Cherelle Fournier Desks April 06, 2018 19:45:46
Desk and Table Combinations: As mentioned above there are circumstances where more work space (or meeting space) is required. In this instance a combination of desk and writing or library table could be appropriate (or boardroom type table).
Self Assembled L shaped Computer Desk - Made by companies like Sauder these desks are the ones you find in big box retail stores as well as major office supply retail outlets. These desks are fairly easy to assemble but can be flimsy. They are often made from particle board fiber board or other wood product materials rather than solid natural wood. They are very economical and fit well in most small corners. For a little extra (but less than $150) Techni Mobili has some very stylish alternatives.
Bible Box: This type of desk was small and originally meant for storing and using a bible. Rolltop Desk: A series of stacked compartments shelves drawers and the desktop surface can be covered by means of wooden slats that roll or slide through slots in the raised sides of the desk.
As we continue to unleash the architectural function form and styles of the most common desk variations produced let’s examine the designs of the following writing desks: Bible Box Rolltop Desk and Bench Desk on a Chest Desk on a Frame Moore Desks Cubicle Davenport Escritoire Fall Front Desk Partners Desk and Chinese Altar Table.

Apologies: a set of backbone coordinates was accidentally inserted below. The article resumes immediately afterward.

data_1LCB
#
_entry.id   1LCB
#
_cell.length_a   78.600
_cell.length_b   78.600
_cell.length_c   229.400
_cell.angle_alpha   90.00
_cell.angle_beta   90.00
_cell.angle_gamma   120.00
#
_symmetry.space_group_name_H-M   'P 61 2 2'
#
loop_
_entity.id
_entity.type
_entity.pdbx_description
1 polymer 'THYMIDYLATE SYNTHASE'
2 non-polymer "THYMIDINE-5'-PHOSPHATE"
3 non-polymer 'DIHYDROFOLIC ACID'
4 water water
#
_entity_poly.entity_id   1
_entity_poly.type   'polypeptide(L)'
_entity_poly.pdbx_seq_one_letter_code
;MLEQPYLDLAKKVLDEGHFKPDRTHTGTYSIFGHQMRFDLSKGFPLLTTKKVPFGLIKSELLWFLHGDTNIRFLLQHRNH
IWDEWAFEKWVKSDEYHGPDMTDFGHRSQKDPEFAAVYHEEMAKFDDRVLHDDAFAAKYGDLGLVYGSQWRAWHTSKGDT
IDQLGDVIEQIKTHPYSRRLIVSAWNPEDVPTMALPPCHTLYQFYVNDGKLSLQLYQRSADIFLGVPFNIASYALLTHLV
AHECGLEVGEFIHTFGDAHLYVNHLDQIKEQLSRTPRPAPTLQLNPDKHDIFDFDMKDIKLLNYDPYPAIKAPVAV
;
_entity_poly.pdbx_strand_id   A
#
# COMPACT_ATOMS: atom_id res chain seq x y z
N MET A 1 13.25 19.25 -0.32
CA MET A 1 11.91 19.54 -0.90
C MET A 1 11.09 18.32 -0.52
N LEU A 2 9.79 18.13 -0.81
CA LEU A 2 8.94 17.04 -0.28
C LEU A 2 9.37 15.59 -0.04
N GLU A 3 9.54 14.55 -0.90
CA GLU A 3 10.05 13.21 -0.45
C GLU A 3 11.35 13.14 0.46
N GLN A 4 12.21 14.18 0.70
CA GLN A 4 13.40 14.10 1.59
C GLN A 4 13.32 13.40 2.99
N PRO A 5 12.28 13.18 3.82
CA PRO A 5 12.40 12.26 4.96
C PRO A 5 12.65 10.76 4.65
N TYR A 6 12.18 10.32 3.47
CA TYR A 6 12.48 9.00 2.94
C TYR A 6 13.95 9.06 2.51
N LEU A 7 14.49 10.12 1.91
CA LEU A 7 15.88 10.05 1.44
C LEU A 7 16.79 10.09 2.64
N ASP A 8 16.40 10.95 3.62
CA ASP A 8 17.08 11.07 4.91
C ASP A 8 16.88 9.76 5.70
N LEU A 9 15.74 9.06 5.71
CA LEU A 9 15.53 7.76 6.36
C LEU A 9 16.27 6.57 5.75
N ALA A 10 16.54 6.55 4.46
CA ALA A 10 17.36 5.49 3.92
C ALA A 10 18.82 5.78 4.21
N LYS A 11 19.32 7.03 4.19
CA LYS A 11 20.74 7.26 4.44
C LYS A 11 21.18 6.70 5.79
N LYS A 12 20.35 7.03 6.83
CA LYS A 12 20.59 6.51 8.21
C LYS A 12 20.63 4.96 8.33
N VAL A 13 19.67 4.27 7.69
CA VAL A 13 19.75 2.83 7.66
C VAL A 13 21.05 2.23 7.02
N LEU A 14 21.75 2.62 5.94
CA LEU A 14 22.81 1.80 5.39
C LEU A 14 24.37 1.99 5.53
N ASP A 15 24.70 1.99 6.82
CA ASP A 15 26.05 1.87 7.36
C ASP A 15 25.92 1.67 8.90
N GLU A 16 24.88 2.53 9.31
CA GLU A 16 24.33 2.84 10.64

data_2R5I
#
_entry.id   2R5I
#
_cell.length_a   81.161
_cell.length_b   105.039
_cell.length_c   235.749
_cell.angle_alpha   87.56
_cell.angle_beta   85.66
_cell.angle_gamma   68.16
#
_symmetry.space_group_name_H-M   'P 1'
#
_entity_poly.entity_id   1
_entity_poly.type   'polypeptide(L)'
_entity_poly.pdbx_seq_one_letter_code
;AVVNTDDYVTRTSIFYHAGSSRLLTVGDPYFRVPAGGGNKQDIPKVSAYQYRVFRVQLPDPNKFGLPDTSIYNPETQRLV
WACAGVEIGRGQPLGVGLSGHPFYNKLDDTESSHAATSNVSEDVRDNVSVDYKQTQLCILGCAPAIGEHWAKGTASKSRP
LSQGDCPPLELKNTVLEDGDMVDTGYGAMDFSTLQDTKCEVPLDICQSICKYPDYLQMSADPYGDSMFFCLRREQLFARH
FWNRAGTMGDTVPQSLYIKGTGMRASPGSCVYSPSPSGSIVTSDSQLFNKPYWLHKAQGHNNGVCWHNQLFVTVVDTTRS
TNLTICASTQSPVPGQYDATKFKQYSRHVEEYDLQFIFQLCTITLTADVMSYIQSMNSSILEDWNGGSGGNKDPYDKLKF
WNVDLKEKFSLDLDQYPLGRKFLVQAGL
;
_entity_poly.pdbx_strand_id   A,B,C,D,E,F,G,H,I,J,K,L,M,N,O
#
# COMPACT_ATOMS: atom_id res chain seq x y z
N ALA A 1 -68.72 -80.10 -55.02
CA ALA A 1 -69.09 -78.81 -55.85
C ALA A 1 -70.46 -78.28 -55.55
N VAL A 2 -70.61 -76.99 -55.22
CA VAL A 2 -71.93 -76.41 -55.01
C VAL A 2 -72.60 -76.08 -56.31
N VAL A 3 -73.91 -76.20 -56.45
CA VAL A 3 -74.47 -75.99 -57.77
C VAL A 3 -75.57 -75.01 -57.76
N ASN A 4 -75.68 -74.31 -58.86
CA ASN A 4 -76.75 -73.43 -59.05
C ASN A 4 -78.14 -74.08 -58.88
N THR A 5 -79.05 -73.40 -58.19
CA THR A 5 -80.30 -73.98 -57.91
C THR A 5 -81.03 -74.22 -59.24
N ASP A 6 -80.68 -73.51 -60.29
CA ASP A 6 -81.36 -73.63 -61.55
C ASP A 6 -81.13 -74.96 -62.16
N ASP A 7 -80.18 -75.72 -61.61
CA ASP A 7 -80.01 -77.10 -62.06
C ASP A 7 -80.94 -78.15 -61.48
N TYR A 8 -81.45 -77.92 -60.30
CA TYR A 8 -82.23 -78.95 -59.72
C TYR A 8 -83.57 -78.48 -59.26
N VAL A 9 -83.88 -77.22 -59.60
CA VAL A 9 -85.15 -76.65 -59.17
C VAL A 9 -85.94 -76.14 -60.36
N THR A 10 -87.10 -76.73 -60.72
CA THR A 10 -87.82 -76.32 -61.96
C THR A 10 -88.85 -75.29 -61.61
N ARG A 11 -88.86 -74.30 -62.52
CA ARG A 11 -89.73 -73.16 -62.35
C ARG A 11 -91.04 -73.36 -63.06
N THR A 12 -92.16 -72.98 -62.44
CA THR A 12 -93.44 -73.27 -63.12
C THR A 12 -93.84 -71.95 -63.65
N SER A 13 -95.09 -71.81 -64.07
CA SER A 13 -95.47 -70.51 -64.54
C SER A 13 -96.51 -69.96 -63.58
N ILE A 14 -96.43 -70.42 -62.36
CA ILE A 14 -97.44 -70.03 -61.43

Desks with Superstructure: very popular in Victorian times and earlier. These desks - which take many forms Dickens desks bankers desks roll top desks Carlton House Desks etc - have a raised structure at the back of the desk with drawers small cupboards or pigeon holes for stationery. Many of these desks were designed to stand against a wall and have a relatively plain or even unfinished rear elevation. Some desks have flat writing surfaces some have raised writing slopes with storage underneath - those with the slope are becoming popular again since the slope provides an ideal "work station" for a laptop computer.
Desks to be seen from all angles: as mentioned above some desks were always designed to stand against a wall. The original cabinet makers therefore spent less time finishing the rear elevation of the desk sometimes even leaving it with relatively unfinished timbers. Other desks were however always designed to make an impression on anyone entering a room and facing the person sitting behind the desk. In this instance the "rear" of the desks would be highly polished panelled and often decorated or carved. Partners’ Desks also serve this purpose in offering an interesting and usable rear facade.